A group of analysts at FBNQuest have said Federal government non-oil revenue collection stood below proportion budget figure of N467 billion for 2018 budget.
The Lagos based research firm noted that the Central Bank of Nigeria (CBN)’s latest monthly report for November noted that the federally-collected revenue still runs well behind budget.
According to FBNQuest research latest report, “For the 13 months through to November, total non-oil collections (gross) did not once reach the pro rata budget figure of N467billion: the closest they came was N434billion in July when receipts from companies’ income tax (CIT) tend to peak.
“The take from CIT hit the target twice in the period, and from customs and excise five times. After statutory deductions, these revenues are transferred to the federation account for distribution to the three tiers.
They explained that figures cited by Zainab Ahmed, the federal finance minister, at a function in late January are instructive.
According to FBNQuest report, the gross oil revenue/oil Gross Domestic Product (GDP) ratio stood at 39.0per cent, whereas the comparable figure for the non-oil economy was just 4.2per cent.
The report explained that “the federal government position on Value Added Tax (VAT) rates we have often mentioned but the minister also cited a customs and excise revenue/GDP ratio of 4.1per cent, which she compared with 15.0per cent in Ghana and 19.5 per cent in Kenya.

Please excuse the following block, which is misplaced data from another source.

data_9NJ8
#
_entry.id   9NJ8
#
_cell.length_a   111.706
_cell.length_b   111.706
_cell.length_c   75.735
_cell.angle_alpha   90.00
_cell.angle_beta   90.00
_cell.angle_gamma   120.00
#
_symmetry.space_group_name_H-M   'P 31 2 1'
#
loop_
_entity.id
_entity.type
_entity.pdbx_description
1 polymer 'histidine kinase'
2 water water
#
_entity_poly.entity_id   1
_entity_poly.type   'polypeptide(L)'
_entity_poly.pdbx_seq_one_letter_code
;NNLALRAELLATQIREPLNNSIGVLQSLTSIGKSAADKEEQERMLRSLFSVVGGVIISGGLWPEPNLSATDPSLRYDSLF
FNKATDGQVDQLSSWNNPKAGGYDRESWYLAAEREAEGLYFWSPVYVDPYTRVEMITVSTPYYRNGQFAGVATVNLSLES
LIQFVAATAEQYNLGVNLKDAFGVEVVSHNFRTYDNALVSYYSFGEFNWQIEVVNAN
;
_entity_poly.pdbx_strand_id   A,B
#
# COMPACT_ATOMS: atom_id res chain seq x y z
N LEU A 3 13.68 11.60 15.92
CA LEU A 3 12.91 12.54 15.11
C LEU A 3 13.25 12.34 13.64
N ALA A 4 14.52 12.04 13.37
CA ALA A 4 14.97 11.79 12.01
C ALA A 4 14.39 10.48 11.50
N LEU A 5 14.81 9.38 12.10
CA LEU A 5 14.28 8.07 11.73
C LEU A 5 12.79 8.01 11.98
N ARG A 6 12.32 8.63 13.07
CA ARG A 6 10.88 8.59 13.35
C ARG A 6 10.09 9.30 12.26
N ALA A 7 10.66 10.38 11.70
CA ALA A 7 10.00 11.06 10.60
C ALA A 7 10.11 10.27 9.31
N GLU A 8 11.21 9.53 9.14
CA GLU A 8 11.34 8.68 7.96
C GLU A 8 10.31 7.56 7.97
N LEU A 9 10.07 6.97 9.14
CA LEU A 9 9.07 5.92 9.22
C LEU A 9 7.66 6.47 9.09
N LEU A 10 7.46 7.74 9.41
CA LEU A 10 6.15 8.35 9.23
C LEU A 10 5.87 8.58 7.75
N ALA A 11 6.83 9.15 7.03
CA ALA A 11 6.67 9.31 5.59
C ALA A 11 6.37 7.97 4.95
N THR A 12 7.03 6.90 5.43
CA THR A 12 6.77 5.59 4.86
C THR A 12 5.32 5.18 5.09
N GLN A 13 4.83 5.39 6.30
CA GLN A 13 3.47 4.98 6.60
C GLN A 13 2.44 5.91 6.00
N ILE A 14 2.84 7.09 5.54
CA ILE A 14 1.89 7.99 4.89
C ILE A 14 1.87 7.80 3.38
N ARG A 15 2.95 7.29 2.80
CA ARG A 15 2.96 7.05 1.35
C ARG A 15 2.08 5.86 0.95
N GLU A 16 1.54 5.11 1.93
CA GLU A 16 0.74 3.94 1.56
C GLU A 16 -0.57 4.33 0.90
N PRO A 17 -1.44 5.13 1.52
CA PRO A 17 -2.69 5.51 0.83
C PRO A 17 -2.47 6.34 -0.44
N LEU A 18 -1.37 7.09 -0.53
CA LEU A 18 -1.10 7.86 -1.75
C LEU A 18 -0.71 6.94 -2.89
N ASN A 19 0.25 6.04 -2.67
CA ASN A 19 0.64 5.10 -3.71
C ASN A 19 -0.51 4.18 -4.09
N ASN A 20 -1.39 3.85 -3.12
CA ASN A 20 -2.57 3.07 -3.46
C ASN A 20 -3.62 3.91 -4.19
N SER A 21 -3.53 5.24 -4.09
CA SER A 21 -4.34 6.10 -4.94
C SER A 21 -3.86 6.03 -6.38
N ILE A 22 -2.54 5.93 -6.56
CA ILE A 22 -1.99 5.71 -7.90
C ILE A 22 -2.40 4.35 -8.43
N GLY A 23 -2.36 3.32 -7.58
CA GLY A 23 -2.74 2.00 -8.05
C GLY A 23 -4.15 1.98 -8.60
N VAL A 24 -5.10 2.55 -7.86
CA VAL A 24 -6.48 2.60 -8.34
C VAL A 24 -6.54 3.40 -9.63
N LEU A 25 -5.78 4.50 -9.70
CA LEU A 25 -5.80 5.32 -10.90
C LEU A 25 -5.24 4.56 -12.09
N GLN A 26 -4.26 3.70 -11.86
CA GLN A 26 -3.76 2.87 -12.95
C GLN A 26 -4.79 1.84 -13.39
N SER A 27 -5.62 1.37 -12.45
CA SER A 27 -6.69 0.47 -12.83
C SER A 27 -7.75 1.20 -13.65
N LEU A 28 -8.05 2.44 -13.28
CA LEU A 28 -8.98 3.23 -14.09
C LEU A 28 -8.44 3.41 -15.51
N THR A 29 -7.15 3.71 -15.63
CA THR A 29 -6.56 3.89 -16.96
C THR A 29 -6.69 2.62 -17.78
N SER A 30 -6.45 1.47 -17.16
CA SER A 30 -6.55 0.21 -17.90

“The distance still to cover is clearly large, and caution is required on the journey to follow the right signposts. We learn that a national database has captured more than 33 million taxpayers but probably more relevant is that only about 10 million have been registered in a labour force of 77 million according to a report from the IMF.
“A note by Andersen Tax suggests how the government can start to collect tax from the SMEs that dominate the labour force. The idea is that, rather than demand documents that are often not available, the authorities could levy a presumptive tax based upon business permits or trading license fees. This has been the successful practice in Kenya and Tanzania.”
“There has been progress in the tax collection, albeit from a low base at a slow pace. Ahmed told the gathering that the tax revenue/GDP has risen from six per cent to seven per cent.”